From its 2018 peak on October 3 to November 13, the price of a barrel of West Texas Intermediate crude oil fell by 27%. In the later stage of its decline, it closed at a lower price for 12 consecutive days, something it’s not done in at least 35 years. This of course has significant first order implications for the energy industry and for the economy at large. Perhaps less intuitive, however, is the effect that a falling oil price may have on Fed policy. As the price of oil has fallen, so too have inflation expectations. Over last six weeks, the 5-year breakeven inflation rate has fallen from 2.07% to 1.88%. Regressing the breakeven rate against the price of oil from the beginning of 2009 through November 13 generates this relationship:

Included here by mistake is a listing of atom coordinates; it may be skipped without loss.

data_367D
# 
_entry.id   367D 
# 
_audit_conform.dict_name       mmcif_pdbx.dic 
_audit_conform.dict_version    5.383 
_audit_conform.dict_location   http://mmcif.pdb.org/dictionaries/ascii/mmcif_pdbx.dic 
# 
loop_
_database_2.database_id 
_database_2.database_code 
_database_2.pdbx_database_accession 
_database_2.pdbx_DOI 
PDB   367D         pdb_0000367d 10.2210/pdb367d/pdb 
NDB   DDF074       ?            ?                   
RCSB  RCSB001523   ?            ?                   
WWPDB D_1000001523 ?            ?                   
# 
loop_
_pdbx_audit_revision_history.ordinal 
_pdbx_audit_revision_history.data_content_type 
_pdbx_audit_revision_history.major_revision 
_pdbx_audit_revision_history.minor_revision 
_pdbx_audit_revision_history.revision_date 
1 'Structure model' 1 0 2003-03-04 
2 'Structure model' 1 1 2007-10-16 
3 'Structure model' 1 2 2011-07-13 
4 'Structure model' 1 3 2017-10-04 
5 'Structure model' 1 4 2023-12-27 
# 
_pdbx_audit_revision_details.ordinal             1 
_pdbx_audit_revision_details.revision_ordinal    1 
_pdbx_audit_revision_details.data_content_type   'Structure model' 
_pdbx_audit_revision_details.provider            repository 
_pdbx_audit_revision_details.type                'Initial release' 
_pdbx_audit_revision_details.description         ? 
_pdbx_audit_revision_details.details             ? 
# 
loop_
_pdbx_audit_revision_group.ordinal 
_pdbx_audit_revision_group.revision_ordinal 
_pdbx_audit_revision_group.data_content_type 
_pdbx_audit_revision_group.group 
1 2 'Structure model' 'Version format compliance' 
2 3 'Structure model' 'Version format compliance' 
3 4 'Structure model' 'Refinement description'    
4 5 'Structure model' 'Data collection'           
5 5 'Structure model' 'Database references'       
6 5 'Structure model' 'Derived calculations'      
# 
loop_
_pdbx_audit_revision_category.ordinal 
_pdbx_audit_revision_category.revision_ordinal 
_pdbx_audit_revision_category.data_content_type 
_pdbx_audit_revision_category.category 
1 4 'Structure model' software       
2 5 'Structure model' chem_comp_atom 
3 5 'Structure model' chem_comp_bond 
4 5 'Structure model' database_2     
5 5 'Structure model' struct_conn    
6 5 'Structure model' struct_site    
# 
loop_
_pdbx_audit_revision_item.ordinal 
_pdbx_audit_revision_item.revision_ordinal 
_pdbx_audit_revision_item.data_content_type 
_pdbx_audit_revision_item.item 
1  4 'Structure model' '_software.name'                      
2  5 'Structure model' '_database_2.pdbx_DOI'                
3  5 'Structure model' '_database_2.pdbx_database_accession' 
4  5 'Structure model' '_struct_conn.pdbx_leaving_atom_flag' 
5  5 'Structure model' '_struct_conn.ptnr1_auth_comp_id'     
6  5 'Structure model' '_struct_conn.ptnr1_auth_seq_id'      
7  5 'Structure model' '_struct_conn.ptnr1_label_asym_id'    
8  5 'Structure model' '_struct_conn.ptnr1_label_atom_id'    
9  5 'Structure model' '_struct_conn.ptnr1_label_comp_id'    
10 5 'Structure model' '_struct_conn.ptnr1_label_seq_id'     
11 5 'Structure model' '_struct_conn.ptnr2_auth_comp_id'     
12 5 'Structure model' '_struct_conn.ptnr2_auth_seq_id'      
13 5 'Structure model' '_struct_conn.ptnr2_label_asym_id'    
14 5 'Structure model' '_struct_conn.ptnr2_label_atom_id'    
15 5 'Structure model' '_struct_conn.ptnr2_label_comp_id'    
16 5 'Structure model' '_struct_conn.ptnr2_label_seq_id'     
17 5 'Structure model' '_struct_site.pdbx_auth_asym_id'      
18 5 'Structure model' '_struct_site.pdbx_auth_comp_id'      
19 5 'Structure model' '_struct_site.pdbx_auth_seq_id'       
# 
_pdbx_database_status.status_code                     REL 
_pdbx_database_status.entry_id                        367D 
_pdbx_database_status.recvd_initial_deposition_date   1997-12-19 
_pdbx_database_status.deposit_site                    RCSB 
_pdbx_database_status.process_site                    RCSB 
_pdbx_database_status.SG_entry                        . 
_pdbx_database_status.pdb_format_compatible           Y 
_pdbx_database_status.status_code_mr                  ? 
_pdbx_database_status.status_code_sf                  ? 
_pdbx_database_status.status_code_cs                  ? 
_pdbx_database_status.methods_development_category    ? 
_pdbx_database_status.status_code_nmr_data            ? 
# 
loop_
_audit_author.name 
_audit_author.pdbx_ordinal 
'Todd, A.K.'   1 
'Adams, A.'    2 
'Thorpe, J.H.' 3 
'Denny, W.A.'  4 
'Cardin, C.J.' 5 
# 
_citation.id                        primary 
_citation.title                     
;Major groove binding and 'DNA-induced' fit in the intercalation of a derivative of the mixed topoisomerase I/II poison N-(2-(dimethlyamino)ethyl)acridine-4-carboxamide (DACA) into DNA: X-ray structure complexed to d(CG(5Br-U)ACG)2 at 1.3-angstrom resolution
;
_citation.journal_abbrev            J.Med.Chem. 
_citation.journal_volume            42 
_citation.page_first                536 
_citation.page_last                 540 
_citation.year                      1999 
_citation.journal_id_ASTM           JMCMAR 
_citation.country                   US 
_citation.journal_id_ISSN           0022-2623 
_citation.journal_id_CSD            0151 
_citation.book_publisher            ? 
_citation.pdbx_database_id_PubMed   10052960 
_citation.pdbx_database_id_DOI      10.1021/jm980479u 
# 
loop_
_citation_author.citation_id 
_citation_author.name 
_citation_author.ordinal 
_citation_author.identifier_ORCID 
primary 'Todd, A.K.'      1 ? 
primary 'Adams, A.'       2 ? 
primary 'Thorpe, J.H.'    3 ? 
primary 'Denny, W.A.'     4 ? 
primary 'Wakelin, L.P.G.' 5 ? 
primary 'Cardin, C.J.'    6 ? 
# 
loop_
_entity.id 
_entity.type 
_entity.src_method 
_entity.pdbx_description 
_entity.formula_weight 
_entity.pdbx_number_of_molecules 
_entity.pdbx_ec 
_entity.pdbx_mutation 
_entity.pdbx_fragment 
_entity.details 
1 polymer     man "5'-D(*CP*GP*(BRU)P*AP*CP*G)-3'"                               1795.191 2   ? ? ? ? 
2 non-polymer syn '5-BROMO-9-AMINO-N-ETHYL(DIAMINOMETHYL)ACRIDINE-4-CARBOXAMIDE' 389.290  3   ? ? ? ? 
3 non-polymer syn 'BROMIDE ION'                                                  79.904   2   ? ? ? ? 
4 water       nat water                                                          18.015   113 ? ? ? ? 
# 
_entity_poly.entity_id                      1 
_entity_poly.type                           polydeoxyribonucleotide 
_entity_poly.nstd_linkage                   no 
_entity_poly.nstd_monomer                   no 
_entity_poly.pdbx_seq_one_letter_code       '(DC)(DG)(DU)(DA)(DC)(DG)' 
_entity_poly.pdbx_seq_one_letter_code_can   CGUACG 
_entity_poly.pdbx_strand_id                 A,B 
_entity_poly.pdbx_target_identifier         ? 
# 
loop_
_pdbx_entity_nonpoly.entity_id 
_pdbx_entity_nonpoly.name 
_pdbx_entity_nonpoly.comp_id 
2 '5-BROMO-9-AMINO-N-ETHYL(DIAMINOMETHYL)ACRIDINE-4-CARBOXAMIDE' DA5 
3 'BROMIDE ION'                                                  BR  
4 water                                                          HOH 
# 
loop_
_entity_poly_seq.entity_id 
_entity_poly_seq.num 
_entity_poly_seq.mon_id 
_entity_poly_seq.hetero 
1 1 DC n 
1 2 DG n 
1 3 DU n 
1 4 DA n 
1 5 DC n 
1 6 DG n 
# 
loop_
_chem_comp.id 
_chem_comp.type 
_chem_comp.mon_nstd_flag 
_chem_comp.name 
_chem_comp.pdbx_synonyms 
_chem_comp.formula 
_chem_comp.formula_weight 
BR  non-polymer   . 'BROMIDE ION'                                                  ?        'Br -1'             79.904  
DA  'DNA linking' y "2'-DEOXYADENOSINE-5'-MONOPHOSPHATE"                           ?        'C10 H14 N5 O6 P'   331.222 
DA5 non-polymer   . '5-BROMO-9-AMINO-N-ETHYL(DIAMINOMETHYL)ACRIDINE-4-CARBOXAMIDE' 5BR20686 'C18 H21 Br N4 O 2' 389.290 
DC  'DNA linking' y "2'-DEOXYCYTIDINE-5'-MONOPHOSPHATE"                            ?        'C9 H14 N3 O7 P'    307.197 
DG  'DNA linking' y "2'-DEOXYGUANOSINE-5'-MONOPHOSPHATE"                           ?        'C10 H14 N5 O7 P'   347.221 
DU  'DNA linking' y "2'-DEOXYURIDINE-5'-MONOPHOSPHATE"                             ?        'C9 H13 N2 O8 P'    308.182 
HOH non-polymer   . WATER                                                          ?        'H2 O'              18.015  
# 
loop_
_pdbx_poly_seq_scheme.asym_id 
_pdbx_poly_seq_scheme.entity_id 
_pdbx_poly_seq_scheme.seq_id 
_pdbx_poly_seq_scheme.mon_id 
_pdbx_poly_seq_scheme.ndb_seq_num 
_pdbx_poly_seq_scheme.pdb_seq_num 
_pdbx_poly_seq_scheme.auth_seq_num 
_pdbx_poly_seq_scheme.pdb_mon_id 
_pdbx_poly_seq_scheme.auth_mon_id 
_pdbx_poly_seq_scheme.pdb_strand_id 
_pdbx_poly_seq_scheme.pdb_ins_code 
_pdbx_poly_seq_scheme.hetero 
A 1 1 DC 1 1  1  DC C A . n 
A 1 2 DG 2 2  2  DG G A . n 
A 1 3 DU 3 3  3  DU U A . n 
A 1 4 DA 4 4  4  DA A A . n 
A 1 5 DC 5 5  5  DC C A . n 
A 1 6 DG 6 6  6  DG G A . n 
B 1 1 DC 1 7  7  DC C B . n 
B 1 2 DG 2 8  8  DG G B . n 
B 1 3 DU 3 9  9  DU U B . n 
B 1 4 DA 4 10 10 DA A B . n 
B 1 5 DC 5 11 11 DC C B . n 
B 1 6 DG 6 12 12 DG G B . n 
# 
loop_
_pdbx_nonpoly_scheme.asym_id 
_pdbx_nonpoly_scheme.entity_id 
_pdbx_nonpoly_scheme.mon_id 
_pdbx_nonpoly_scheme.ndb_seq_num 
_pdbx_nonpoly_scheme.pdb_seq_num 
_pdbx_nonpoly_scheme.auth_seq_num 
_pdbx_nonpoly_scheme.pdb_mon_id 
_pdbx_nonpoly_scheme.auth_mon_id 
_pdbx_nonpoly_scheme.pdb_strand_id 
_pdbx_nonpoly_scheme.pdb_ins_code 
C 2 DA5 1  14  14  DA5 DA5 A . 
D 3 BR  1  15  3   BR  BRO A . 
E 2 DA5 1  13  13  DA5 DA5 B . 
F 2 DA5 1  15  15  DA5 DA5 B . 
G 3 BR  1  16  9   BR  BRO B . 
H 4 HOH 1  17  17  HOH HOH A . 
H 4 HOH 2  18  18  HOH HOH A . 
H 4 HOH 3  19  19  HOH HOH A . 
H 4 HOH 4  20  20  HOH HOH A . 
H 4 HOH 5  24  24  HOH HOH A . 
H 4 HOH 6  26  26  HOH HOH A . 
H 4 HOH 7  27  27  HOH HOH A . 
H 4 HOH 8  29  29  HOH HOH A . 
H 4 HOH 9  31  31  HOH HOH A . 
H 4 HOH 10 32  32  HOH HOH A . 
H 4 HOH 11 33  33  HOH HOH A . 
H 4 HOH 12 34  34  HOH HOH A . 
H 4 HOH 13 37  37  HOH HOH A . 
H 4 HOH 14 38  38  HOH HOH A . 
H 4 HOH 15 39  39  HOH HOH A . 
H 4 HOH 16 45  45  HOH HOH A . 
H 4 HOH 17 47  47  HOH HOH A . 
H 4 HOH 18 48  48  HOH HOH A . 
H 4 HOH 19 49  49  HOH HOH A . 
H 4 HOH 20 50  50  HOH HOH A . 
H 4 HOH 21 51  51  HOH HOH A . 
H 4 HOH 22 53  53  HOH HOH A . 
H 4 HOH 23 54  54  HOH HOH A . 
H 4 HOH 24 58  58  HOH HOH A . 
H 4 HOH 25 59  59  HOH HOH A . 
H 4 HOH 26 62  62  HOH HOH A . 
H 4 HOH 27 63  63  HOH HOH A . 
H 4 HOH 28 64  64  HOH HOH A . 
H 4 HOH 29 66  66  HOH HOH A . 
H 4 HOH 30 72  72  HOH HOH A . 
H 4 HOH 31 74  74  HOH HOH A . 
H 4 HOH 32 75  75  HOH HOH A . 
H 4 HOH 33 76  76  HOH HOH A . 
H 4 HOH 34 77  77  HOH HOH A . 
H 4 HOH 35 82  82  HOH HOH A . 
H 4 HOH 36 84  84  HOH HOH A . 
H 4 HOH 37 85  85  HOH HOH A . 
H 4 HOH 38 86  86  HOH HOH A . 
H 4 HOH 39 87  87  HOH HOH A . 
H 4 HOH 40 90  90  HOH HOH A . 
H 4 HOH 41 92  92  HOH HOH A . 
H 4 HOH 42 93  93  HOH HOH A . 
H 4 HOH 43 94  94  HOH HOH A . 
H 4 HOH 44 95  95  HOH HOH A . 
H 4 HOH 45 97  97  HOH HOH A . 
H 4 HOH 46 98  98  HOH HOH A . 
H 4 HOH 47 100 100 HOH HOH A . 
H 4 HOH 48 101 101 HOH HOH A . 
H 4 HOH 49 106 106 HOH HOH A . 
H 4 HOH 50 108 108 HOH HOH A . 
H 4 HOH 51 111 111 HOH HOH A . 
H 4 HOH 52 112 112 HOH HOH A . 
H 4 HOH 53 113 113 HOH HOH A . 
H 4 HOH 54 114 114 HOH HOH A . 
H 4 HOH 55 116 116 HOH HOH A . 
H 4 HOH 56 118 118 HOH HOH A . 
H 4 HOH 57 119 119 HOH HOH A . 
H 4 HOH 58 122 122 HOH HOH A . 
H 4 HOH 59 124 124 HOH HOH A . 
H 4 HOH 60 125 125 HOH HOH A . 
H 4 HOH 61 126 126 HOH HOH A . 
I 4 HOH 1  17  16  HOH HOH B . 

5yr BE = 0.932+0.01*WTI, with an R square of nearly 40%.
This has had the effect of pushing one measure of the real fed funds rate (fed funds rate minus 5-year breakeven rate) up to its highest level since January 2009. While the market’s expectation of a December rate hike remains largely unchanged, its outlook on subsequent hikes in 2019 has become less clear. If oil continues to fall, and inflation expectations with it, the Fed’s efforts to normalize policy may involve an earlier-than-expected intermission.